At each stage, stress was measured with a 4-item Perceived Stress Scale, a questionnaire about feelings and thoughts during the last month. Study participants were categorized into four risk-based groups: consistently high stress over time, decreasing stress over time, increasing stress over time and consistently low stress over time.

To evaluate cardiometabolic risk in young adulthood, Guo and colleagues used measures of carotid artery intima-media thickness (measures neck artery thickness); systolic (top number) and diastolic (bottom number) blood pressure; weight, percentage of body fat and fat distribution; and hemoglobin A1c. Hemoglobin A1c gauges blood sugar over time; increased thickness of the neck artery's inner layers suggests blood may not be flowing smoothly; and more fat around the abdomen is associated with a higher risk of cardiovascular diseases and/or Type 2 diabetes.

The analysis found:

  • Consistently high perceived stress from adolescence through adulthood was associated with greater risk for cardiometabolic diseases in young adulthood. If individuals experienced greater levels of stress from their teenage years into adulthood, they were more likely to have worse vascular health, higher total body fat, more fat around the belly and higher risk of obesity compared to those who felt less stressed over time.
  • In general, higher perceived stress levels were also associated with higher risk for cardiometabolic health conditions. For example, adults who experience higher levels of stress tended to have worse vascular health and higher systolic and diastolic blood pressure.

"Although we assumed that perceived stress patterns should have some association with cardiometabolic measures, we did not expect such consistent patterns across various risk factors," Guo said.

"Health care professionals should consider using the Perceived Stress Scale to evaluate individuals' stress levels during clinic visits. This way, those with higher stress levels can be identified and receive treatment earlier."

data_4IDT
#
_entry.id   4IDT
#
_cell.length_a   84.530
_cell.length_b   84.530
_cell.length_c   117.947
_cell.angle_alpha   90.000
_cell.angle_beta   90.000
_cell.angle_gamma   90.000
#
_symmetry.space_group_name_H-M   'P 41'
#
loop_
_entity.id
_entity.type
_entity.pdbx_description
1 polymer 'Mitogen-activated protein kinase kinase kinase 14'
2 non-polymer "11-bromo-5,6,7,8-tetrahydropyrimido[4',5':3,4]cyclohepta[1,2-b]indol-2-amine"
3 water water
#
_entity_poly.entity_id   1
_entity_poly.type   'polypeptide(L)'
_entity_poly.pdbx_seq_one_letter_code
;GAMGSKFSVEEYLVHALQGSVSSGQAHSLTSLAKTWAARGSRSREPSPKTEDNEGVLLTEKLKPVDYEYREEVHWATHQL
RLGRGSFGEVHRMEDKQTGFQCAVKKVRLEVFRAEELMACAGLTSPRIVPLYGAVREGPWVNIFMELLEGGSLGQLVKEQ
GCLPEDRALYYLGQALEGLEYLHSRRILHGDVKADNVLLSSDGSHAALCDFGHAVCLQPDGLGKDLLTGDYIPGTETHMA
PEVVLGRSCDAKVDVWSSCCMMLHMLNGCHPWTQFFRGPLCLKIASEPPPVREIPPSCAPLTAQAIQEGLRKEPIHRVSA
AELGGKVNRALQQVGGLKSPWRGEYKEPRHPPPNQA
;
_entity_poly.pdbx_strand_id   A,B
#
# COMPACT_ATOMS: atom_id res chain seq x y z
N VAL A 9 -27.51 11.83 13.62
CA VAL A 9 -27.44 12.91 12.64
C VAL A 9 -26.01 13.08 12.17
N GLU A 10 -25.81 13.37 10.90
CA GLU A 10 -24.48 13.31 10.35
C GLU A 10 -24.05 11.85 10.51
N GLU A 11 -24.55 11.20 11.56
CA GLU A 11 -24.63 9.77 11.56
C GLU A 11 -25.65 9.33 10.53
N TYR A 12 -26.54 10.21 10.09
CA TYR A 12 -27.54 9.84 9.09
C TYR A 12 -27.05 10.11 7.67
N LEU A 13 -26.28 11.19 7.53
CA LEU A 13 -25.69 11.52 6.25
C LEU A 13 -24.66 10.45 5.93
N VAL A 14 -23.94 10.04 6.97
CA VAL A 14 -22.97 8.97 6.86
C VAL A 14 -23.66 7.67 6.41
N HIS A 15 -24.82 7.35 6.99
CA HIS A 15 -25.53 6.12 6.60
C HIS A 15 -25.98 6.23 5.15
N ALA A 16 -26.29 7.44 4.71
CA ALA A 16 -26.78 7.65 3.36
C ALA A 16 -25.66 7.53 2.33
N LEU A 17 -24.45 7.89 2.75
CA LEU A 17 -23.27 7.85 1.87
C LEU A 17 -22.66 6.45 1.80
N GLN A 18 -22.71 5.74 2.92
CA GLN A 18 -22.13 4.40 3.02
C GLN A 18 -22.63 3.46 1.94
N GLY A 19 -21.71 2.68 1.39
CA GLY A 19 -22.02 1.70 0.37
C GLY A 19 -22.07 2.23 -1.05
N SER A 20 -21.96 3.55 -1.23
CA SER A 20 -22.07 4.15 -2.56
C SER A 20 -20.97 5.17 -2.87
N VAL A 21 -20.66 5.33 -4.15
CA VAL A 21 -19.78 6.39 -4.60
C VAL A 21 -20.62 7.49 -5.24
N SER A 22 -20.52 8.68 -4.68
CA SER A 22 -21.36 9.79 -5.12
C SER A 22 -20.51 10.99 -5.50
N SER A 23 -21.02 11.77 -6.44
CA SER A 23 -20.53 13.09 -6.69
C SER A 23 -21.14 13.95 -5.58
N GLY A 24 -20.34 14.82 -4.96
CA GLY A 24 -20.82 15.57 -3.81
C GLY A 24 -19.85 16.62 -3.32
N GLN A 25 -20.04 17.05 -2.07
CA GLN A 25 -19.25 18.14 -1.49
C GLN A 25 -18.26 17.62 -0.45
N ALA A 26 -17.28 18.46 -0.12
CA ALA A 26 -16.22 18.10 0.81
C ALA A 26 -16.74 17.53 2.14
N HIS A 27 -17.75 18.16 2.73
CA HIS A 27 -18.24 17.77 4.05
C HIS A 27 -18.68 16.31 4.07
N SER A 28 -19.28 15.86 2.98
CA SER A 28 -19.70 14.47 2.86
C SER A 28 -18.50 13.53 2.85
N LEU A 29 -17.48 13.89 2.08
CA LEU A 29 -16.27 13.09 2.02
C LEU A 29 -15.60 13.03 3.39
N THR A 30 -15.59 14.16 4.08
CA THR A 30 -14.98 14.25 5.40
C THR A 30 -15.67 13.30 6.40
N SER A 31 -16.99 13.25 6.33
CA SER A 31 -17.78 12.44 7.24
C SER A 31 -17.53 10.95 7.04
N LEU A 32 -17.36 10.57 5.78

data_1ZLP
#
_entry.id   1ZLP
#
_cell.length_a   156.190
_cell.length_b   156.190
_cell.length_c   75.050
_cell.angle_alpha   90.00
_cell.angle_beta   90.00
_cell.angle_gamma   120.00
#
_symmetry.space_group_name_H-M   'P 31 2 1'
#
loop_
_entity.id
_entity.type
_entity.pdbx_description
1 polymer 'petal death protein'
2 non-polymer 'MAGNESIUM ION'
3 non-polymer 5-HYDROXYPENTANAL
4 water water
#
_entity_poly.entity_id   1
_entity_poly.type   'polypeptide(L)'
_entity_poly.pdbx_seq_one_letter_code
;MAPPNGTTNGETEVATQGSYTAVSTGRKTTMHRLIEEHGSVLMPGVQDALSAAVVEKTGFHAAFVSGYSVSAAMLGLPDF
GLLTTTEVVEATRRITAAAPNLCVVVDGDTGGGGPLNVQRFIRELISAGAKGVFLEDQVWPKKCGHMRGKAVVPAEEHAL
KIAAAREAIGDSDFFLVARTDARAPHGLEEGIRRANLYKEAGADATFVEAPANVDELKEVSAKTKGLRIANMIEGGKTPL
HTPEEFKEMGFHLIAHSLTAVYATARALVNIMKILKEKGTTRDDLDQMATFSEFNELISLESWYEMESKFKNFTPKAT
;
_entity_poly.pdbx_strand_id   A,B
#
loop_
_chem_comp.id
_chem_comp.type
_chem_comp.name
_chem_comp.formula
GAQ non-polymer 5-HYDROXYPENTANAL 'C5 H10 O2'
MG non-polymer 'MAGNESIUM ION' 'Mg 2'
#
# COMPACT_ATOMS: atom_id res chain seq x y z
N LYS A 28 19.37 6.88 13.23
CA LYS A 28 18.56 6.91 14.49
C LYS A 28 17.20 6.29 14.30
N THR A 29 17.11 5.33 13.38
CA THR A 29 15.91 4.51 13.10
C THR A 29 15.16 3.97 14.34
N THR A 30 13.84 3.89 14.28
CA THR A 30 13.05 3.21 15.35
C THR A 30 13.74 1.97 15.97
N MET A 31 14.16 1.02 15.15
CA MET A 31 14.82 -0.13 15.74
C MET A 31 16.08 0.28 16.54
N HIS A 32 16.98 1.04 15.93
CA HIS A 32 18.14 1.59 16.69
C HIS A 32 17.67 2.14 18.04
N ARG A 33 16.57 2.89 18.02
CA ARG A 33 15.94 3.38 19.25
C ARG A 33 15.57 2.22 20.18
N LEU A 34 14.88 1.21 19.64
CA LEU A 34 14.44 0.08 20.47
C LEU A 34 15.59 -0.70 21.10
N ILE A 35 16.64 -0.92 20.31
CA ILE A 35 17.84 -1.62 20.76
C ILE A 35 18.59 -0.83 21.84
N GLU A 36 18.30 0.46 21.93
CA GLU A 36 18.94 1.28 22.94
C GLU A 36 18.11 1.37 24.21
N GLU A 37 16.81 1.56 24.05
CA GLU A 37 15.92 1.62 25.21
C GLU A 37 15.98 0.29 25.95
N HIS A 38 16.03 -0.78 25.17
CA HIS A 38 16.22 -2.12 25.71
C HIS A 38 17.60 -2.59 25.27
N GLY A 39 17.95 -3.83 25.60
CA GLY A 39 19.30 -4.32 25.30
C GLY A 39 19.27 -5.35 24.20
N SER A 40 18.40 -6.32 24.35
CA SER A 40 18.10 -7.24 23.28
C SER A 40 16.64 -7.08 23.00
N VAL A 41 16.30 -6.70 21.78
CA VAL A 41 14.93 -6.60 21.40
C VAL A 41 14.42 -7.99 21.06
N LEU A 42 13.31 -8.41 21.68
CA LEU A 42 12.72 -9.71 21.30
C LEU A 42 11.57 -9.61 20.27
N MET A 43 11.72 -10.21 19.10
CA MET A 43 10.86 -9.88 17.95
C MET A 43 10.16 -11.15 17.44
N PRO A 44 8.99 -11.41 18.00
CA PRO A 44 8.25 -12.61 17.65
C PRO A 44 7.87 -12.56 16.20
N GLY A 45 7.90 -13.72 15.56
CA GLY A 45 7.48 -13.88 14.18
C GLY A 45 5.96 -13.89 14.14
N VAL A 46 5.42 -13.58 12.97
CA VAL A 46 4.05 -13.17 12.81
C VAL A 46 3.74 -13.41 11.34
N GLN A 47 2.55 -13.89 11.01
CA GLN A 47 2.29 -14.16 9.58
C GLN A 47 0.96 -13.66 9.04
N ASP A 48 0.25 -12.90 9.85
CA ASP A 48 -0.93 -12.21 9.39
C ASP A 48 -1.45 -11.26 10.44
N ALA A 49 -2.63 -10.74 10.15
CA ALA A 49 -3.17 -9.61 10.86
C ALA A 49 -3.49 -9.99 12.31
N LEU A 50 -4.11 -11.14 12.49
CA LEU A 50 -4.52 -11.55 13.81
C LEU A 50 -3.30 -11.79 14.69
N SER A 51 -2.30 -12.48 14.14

Study details, background or design:

  • Researchers reviewed data on 276 people from Southern California communities participating in the Southern California Children's Health Study. Participants enrolled as children from 2003 to 2014 and took part in follow-up health assessments as adults from 2018 to 2021.
  • About 56% of participants were girls/women; 62% identified as white; 5% as Asian; 1% as either Black or Native American; and 13% were classified as "other." About 47% identified as Hispanic.
  • Researchers investigated perceived stress reported by participants' parents during childhood (average age of about 6 years); then by participants, themselves, in adolescence (average age about 13 years); and then again in young adulthood (average age nearly 24 years).

A limitation was the study's relatively small size. Studies with more participants would help clarify the results.

As with anything you read on the internet, this article should not be construed as medical advice; please talk to your doctor or primary care provider before changing your wellness routine. This article is not intended to provide a medical diagnosis, recommendation, treatment, or endorsement. These statements have not been evaluated by the Food and Drug Administration. 

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This article was written at the American Heart Association